Join a gym, do a workout video, or hit the treadmill to increase circulation and quell kapha. Soak up sunlight, too. Sit by a window to bathe in early morning or evening light. Sun rays relax the muscles, produce vitamin D, soothe Seasonal Affective Disorder, and help the body maintain healthy sleep rhythms.
What to Eat & Drink
Incorporate whole wheat unyeasted bread, buttermilk, cottage cheese, steamed vegetables, warm soup cooked with ghee (clarified butter), and spicy food into your meals. Because your appetite is heartier in the winter, eat more protein—beans, tofu, eggs—and if you’re not a strict vegetarian, chicken, turkey, and fish. Add warming spices such as cinnamon, cloves, and black pepper to promote digestion. Drinking a few ounces of sweet or dry wine with your meals will stoke your agni (digestive fire), improve your appetite, and increase circulation. Avoid cold drinks (they aggravate kapha and vata) and opt for hot water, hot tea, and occasionally, hot cocoa or chai.
Avoid cold drafts, wear warm clothes, and don’t forget to wear a hat outside. (Grandma was right: more than half of the body’s heat is lost through the head.) Also, cover your ears and neck to keep vata and kapha in check.
Curing a Cold
Ayurvedically speaking, colds are a kapha-vata disorder. The body builds up an excess of cool and moist kapha qualities, resulting in congestion and a runny nose, and at the same time it may suffer from excess vata, which reduces agni, leading to chills, loss of appetite, and poor digestion. Here’s help.
Try Ginger. It’s the best remedy for colds. Drink ginger tea, take a bath infused with ginger and baking soda (put 1/3 cup of baking soda and 1/3 cup of powdered ginger into a hot tub and then soak the body from the neck down), or try a ginger steam treatment. Boil one teaspoon powdered ginger in a pint of water. Turn off the stove, put a towel over your head, and inhale the steam through your nostrils for about 5 minutes. This will relieve congestion and help you feel much better.
Take Vitamin C. Try 500 mg daily for up to three months.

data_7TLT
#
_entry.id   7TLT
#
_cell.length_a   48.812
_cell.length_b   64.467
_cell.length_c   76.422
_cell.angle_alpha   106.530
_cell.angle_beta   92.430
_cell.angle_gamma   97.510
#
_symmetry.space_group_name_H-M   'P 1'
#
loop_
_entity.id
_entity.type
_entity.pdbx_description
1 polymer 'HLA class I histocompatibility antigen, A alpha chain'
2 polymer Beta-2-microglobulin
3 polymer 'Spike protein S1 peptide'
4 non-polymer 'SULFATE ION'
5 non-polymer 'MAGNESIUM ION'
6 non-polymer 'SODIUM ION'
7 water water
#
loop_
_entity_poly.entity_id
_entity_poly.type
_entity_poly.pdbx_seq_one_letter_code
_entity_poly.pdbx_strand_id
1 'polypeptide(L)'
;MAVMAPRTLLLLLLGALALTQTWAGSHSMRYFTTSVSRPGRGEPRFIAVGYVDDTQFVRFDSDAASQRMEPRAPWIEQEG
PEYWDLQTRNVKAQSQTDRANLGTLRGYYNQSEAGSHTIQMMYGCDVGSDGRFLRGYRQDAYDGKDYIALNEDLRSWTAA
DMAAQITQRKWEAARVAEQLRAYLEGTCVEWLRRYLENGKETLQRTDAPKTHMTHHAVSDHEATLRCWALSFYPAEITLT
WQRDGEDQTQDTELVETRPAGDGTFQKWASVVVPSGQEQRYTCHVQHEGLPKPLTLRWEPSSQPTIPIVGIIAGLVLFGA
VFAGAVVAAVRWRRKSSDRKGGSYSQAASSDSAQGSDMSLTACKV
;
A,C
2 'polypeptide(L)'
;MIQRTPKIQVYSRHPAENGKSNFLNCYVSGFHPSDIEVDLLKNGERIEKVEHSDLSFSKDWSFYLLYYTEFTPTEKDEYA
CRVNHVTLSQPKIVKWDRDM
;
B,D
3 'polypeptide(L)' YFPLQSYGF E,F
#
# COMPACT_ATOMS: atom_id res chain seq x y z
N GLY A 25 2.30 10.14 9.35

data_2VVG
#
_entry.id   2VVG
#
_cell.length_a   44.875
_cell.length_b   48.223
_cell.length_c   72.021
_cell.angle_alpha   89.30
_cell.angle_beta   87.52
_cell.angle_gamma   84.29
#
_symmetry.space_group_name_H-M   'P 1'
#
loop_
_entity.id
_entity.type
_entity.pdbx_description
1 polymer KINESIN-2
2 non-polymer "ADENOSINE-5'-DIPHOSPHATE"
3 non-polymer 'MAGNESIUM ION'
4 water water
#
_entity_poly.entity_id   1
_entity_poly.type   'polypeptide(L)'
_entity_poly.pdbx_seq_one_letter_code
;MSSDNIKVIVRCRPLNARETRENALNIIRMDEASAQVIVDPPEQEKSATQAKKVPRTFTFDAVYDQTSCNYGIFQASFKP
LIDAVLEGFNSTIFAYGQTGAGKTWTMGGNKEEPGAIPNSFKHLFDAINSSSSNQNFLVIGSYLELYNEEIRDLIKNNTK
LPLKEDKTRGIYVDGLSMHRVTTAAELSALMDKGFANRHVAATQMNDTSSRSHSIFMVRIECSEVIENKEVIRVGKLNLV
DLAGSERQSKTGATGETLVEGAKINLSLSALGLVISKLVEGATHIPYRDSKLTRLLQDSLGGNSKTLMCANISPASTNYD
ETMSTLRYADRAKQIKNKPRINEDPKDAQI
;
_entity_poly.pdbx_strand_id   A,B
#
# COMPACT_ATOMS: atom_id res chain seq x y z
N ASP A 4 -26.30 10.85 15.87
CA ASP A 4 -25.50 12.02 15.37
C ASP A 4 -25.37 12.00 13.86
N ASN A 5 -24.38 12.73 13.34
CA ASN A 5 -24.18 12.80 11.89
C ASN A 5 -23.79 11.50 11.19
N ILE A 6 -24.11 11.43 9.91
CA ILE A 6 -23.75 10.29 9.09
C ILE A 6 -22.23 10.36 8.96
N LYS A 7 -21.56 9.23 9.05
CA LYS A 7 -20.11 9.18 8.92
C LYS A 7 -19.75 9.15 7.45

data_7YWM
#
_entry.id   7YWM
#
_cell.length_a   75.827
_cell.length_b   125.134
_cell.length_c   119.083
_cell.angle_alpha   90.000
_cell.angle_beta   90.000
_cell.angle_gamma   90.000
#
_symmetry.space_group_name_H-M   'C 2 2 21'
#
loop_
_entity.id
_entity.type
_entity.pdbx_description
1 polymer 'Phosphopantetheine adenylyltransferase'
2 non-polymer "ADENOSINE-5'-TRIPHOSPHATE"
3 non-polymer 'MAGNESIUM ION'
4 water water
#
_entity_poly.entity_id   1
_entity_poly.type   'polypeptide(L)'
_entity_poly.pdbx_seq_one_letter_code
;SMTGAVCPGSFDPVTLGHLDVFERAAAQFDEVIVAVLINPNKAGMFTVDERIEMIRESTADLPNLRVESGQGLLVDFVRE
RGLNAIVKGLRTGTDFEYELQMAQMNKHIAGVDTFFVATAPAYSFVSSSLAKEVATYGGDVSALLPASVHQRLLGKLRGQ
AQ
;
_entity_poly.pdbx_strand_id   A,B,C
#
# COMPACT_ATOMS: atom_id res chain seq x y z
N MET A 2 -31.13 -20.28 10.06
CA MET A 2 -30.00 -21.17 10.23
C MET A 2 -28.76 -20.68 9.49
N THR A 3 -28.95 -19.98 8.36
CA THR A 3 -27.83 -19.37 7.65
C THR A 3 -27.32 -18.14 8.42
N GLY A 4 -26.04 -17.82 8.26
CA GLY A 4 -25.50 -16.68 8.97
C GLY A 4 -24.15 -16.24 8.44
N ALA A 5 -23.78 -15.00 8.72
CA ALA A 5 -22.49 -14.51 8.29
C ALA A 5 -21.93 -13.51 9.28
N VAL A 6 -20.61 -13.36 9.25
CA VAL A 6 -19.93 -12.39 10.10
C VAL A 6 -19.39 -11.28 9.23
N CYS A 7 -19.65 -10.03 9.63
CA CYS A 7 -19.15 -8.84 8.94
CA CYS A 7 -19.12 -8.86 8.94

Use Natural Nose Drops. Lubricate the nasal passages and relieve the irritation and sneezing of a cold with nasya. Lie on your back, face up, with a pillow under your shoulders and your head tilted back, so your nostrils are facing the ceiling. Put 3 to 5 drops liquefied ghee in each nostril and gently sniff the oil upward into the nose. You can do nasya in the morning and night (on an empty stomach and at least one hour before or after showering).
Drink Hot Water. Drinking hot water several times a day removes toxins from the system and speeds up your recovery time.
Avoid dairy products. Strictly avoid dairy products, including yogurt, cheese, milk, and ice cream, until your congestion clears up.
Why Is Your Appetite Stronger in the Winter?
In response to cold weather, the body constricts the skin pores and superficial connective tissue to prevent heat loss, which directs the heat away from the peripheral tissues and into the body’s core, including the stomach. Agni (and, therefore, your appetite) becomes stronger in winter. However, if kapha or vata are provoked, agni plummets, leaving you more susceptible to colds, poor circulation, joint pains, and negative emotions.
Avoid cold drinks, fasting, late nights, naps, exposure to cold drafts and wind, and stay physically active.
Vasant Lad, BAMS, MASc, is a world-renowned ayurvedic physician from India. He is the founder of the Ayurvedic Institute in Albuquerque, New Mexico, and the author of numerous books.